Show simple item record

dc.contributor.authorCancelliere, Nicole
dc.contributor.otherQueen's University (Kingston, Ont.). Theses (Queen's University (Kingston, Ont.))en
dc.date2016-09-29 10:55:43.48en
dc.date.accessioned2016-10-01T21:47:48Z
dc.date.issued2016-10-01
dc.identifier.urihttp://hdl.handle.net/1974/15040
dc.descriptionThesis (Master, Neuroscience Studies) -- Queen's University, 2016-09-29 10:55:43.48en
dc.description.abstractThe subfornical organ (SFO) is a critical circumventricular organ involved in the control of cardiovascular and metabolic homeostasis. Despite the abundant literature clearly demonstrating the ability of SFO neurons to sense and respond to a plethora of circulating signals that influence various physiological systems, investigation of how simultaneously sensed signals interact and are integrated in the SFO is lacking. In this study, we use patch clamp techniques to investigate how the traditionally classified ‘cardiovascular’ hormone angiotensin II (ANG), ‘metabolic’ hormone cholecystokinin (CCK) and ‘metabolic’ signal glucose interact and are integrated in the SFO. Sequential bath-application of CCK (10nM) and ANG (10nM) onto dissociated SFO neurons revealed that: 63% of responsive SFO neurons depolarized to both CCK & ANG; 25% depolarized to ANG only; and 12% hyperpolarized to CCK only. We next investigated the effects of glucose by incubating and recording neurons in either hypo-, normo- or hyperglycemic conditions for a minimum of 24 hours and comparing the proportions of responses to ANG (n=55) or CCK (n=83) application in each condition. A hyperglycemic environment was associated with a larger proportion of depolarizing responses to ANG (X2, p<0.05), and a smaller proportion of depolarizing responses along with a larger proportion of hyperpolarizing responses to CCK (X2, p<0.01). These data demonstrate that SFO neurons excited by CCK are also excited by ANG, suggesting that CCK may influence fluid intake or blood pressure via the SFO, complementary to the well-understood actions of ANG at this site. Additionally, the demonstration that glucose environment affects the responsiveness of neurons to both these hormones highlights the ability of SFO neurons to integrate multiple metabolic and cardiovascular signals to affect transmission of information from the circulation to the brain, which has important implications for this structure’s critical role regulation of autonomic function.en_US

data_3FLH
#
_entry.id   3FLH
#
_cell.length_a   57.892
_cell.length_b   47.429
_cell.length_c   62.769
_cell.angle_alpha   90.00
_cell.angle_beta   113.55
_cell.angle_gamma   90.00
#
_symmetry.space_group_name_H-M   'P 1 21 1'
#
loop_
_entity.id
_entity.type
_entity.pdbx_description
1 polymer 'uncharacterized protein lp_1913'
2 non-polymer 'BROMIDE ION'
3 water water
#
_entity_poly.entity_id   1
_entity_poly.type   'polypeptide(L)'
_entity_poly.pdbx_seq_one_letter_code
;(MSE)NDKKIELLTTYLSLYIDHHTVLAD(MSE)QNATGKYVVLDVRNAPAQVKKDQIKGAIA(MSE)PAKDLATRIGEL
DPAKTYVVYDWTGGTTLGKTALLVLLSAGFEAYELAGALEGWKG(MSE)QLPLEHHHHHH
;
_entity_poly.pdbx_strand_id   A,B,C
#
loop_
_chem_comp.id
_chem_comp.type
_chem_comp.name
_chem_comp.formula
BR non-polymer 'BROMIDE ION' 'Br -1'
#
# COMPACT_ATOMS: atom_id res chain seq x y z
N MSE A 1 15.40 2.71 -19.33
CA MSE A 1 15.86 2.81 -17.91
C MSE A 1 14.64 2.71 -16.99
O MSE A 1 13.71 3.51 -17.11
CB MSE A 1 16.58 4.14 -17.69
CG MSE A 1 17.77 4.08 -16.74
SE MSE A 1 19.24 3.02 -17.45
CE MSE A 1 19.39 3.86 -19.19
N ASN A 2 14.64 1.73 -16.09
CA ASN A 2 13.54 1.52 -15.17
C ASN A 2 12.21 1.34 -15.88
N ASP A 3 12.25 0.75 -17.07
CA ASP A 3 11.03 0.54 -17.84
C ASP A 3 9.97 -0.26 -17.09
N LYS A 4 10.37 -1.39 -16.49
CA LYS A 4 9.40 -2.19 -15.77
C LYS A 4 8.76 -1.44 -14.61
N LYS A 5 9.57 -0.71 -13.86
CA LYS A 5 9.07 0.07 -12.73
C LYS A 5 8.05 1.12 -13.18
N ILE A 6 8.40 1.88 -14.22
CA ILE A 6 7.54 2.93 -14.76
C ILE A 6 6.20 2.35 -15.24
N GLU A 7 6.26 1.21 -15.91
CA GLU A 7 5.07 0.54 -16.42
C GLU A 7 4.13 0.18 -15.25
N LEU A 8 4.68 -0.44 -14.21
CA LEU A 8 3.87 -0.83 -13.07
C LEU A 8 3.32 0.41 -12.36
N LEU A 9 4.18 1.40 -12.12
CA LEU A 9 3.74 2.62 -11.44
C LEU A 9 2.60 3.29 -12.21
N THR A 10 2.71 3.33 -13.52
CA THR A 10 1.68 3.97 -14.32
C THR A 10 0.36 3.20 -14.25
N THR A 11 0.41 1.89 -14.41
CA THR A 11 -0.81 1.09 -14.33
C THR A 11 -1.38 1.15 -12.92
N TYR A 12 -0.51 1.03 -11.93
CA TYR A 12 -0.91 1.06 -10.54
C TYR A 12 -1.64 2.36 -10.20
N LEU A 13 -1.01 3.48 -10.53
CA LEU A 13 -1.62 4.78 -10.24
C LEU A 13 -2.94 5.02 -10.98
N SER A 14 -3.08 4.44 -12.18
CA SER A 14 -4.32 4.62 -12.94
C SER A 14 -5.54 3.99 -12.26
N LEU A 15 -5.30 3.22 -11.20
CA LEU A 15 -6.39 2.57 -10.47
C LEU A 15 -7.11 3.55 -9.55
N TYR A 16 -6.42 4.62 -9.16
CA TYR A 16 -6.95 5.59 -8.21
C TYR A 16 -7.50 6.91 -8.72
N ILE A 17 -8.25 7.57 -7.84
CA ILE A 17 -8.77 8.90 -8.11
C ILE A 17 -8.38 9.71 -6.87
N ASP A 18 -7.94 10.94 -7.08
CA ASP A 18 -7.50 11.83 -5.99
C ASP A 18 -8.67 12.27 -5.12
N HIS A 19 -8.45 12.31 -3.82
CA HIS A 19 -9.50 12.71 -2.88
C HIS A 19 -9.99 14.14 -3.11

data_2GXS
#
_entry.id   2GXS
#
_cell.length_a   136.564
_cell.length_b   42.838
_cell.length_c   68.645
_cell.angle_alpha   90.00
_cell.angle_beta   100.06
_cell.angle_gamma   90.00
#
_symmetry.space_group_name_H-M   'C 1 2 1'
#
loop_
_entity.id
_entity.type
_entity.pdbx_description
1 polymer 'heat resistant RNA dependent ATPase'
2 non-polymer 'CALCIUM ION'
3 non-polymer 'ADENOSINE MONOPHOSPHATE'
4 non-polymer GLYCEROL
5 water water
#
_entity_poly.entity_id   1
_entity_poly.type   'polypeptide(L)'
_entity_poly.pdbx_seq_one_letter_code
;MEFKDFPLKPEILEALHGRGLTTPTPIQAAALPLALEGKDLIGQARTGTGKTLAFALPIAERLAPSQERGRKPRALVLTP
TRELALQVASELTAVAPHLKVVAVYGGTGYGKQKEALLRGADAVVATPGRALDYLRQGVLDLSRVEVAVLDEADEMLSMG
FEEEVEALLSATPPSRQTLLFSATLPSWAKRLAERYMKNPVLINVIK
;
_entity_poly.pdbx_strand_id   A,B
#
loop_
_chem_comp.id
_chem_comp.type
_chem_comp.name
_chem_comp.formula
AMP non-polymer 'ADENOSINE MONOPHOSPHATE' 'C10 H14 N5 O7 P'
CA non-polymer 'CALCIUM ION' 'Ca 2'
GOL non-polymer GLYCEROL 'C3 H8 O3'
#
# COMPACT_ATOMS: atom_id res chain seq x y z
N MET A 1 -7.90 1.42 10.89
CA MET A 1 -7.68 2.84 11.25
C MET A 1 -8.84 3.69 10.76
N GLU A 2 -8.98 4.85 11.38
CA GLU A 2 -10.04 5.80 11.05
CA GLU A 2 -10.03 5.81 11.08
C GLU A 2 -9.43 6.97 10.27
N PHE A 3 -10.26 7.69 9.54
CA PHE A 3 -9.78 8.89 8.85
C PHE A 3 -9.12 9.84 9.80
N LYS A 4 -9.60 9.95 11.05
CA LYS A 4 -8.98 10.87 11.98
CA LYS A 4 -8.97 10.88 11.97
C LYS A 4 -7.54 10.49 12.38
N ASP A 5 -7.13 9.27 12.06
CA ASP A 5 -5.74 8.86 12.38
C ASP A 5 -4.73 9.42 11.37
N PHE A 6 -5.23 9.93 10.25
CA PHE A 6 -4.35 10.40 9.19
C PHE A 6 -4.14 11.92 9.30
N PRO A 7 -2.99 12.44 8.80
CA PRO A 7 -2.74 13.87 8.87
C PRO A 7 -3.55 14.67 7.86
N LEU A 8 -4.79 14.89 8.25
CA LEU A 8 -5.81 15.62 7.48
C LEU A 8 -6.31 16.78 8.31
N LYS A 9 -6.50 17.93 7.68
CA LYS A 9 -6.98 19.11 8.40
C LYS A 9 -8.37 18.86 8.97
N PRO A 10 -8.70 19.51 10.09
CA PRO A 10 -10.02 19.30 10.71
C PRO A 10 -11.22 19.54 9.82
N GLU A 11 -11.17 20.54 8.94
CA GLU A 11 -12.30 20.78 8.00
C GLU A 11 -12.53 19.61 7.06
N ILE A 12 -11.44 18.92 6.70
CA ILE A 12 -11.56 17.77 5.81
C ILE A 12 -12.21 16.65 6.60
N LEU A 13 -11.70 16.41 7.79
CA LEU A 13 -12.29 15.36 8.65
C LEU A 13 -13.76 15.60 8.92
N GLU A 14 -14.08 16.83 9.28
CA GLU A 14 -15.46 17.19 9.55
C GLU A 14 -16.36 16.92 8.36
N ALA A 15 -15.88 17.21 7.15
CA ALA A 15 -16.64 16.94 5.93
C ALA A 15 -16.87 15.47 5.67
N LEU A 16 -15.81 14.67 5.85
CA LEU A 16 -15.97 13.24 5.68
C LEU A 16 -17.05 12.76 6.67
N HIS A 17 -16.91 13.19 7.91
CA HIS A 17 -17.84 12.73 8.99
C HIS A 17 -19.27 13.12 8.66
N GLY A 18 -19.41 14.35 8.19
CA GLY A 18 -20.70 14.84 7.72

dc.languageenen
dc.language.isoenen_US
dc.relation.ispartofseriesCanadian thesesen
dc.rightsQueen's University's Thesis/Dissertation Non-Exclusive License for Deposit to QSpace and Library and Archives Canadaen
dc.rightsProQuest PhD and Master's Theses International Dissemination Agreementen
dc.rightsIntellectual Property Guidelines at Queen's Universityen
dc.rightsCopying and Preserving Your Thesisen
dc.rightsThis publication is made available by the authority of the copyright owner solely for the purpose of private study and research and may not be copied or reproduced except as permitted by the copyright laws without written authority from the copyright owner.en
dc.subjectintegrationen_US
dc.subjectelectrophysiologyen_US
dc.subjecthormone signalsen_US
dc.subjectcardiovascular regulationen_US
dc.subjectblood-brain barrieren_US
dc.subjectcircumventricular organen_US
dc.subjectmetabolic regulationen_US
dc.subjectsubfornical organen_US
dc.subjectangiotensinen_US
dc.subjectcholecystokininen_US
dc.titleSubfornical organ neurons integrate cardiovascular and metabolic signalsen_US
dc.typeThesisen_US
dc.description.restricted-thesisLarge sections of this thesis have been copied from a primary research paper I have written and submitted to a journal for publication.en
dc.description.degreeMasteren
dc.contributor.supervisorFerguson, Alastair V.en
dc.contributor.departmentNeuroscience Studiesen
dc.embargo.terms1825en
dc.embargo.liftdate2021-09-30


Files in this item

Thumbnail

This item appears in the following Collection(s)

Show simple item record